Narrator: A man dressed in a suit paints a nude. The two figures are often identified with Magritte and his wife Georgette.
Director of the Menil Collection, Josef Helfenstein: It's a painting of the creative act but done in an almost shockingly banal way. It's the most literal interpretation of what a painter does. He just applies paint. There doesn't seem to be anything mysterious or mystical or metaphysical about this. But I think that very straightforwardness is what makes this a subversive work.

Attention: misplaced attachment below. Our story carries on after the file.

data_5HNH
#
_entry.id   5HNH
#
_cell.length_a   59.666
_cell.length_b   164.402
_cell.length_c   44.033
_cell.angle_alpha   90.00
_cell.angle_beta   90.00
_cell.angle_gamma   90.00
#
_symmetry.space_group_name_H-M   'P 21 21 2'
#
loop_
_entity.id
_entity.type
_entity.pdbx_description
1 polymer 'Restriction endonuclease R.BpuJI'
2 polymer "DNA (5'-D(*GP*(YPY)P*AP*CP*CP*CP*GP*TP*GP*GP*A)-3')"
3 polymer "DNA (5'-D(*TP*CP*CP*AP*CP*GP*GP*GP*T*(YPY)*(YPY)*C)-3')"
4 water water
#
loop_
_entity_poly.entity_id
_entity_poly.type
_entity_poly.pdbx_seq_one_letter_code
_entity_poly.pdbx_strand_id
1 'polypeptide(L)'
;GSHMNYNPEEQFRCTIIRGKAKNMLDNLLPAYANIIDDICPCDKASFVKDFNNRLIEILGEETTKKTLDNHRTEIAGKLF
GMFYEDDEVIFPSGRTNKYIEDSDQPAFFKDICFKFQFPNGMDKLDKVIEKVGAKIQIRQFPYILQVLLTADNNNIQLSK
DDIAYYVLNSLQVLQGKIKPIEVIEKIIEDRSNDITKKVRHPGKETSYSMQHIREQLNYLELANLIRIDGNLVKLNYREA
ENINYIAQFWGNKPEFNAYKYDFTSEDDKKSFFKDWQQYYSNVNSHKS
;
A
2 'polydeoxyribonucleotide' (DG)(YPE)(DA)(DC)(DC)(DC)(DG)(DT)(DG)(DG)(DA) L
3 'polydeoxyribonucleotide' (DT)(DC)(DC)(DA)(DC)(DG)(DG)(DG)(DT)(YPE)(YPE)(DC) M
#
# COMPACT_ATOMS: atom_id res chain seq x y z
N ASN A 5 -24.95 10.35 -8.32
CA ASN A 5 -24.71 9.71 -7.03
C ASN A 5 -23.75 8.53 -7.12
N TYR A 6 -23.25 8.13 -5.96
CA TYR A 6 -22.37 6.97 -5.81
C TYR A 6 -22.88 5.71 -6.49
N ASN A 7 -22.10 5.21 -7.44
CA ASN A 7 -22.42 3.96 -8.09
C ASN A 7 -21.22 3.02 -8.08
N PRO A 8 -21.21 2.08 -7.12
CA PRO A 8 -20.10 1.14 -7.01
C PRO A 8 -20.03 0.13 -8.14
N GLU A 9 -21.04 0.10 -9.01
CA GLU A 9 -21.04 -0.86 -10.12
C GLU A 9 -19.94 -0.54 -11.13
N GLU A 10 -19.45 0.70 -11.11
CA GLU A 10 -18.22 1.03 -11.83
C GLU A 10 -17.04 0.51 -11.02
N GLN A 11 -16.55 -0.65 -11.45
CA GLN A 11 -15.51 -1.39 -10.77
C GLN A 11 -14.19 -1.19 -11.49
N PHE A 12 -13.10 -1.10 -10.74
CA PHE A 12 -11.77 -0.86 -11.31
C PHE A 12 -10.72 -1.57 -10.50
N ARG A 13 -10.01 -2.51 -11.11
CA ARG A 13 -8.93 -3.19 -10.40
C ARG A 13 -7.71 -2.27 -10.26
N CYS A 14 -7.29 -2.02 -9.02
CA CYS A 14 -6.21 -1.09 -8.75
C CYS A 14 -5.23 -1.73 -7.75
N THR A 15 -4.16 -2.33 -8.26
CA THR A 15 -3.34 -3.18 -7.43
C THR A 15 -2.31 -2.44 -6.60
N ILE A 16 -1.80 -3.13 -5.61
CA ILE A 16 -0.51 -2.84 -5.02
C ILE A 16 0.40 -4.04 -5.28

The Surrealists attacked painting as a medium from the very beginning. They thought it was too bourgeois, too conventional, too traditional, and had become too much of a commodity. Magritte reflects that by sort of overdoing it, mimicking the academic style of painting but completely undermining the metaphysics of this whole myth of creation.
Narrator: At the same time there is something magical and deeply romantic about the painting, which has often been related to the myth of Pygmalion, who brings his sculpture to life.